PMC streamlines its range of speakers

By Lam Seng Fatt

PMC is streamlining its range of products and by next month, production of the PMC OB1i and PB1i will stop.

That will leave PMC with a tidier selection of speakers – the Classic range now in Special Editions comprising the BB5 SE, MB2 SE and IB2 SE; the fact range comprising the fact 3, 8 and the newly-launched fact.12; and the twenty range comprising the 21, 23, 24 and twenty.C centre speaker.

PMC’s Head of Sales Mike Picanza, who was at AV Designs in Kuala Lumpur on Wednesday, said the fact.12, which was designed by Oliver, the 24-year-old son of PMC owner/founder Peter Thomas, is supposed to be the slim version of the IB2i.

I had told him that I liked the IB2i which I had reviewed some time ago, but the wife hated its big and bulky looks.

“You’re not the first one to say that. And that’s why we designed the fact.12 to sound like the IB2i and be visually pleasant so that wives would love the speakers,” he said.

In a short presentation, Mike revealed the improvements in the SE versions of the Classic range.

The internal bracing of the speaker cabinets has been improved to lower the box resonance for a cleaner sound. A brace at the top of the speaker where the vent of the transmission line is resulted in improved bass performance, Mike said.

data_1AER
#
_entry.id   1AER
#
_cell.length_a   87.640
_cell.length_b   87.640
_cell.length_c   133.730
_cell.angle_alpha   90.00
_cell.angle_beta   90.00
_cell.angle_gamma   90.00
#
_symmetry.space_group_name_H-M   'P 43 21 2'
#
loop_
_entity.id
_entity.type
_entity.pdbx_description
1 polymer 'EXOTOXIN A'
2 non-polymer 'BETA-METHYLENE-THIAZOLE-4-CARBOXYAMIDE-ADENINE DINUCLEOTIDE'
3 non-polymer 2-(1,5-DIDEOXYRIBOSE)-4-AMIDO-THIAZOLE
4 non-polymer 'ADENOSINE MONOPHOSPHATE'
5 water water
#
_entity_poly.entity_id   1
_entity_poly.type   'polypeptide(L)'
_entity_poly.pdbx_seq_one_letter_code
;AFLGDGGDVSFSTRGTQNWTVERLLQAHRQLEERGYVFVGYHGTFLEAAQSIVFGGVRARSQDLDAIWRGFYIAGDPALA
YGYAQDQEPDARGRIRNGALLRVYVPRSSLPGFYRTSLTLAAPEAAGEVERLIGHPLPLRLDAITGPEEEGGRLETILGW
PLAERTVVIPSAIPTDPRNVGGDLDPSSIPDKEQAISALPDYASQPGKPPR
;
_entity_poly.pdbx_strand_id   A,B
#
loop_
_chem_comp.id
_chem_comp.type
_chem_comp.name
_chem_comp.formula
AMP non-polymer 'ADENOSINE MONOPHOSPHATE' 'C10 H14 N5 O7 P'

Audiophiles and hi-fi reviewers attending Mike’s presentation at AV Designs.

The SE speakers also come with special stands made of High-Density Fibreboard and Medium-Density Fibreboard with cork-felt footers to decouple the speakers and steel cone-shaped feet.

Mike said the old metal stands can still be used with the SE speakers without changes in sound quality, but the new stands are sold with the SE speakers.

The new stands give the SE speakers a very modern look and though the changes to the SE series are mostly internal such as better bracing, they now look like they would have a shelf-life that can last for the rest of the new millennium.

A new dispersion flange cut from a solid aluminium billet for the dome midrange and an improved waveform guide for the treble unit complete the SE package.

Mike also revealed that Peter has bought a heritage mansion in Biggleswade in Bedfordshire 32km north of Luton, where PMC is currently based. Some time next year PMC will shift its plant and office to the new premises which will have an anechoic chamber and dedicated rooms for stereo and AV.

PMC will move to this heritage mansion in Biggleswade, Bedfordshire, next year.

He also revealed that PMC are now making their own Class D amps to power the active twotwo range of professional speakers comprising the twotwo.5, twotwo.6 and twotwo.8.

PMC will also be preparing a special programme for the Kuala Lumpur International AV Show next year.

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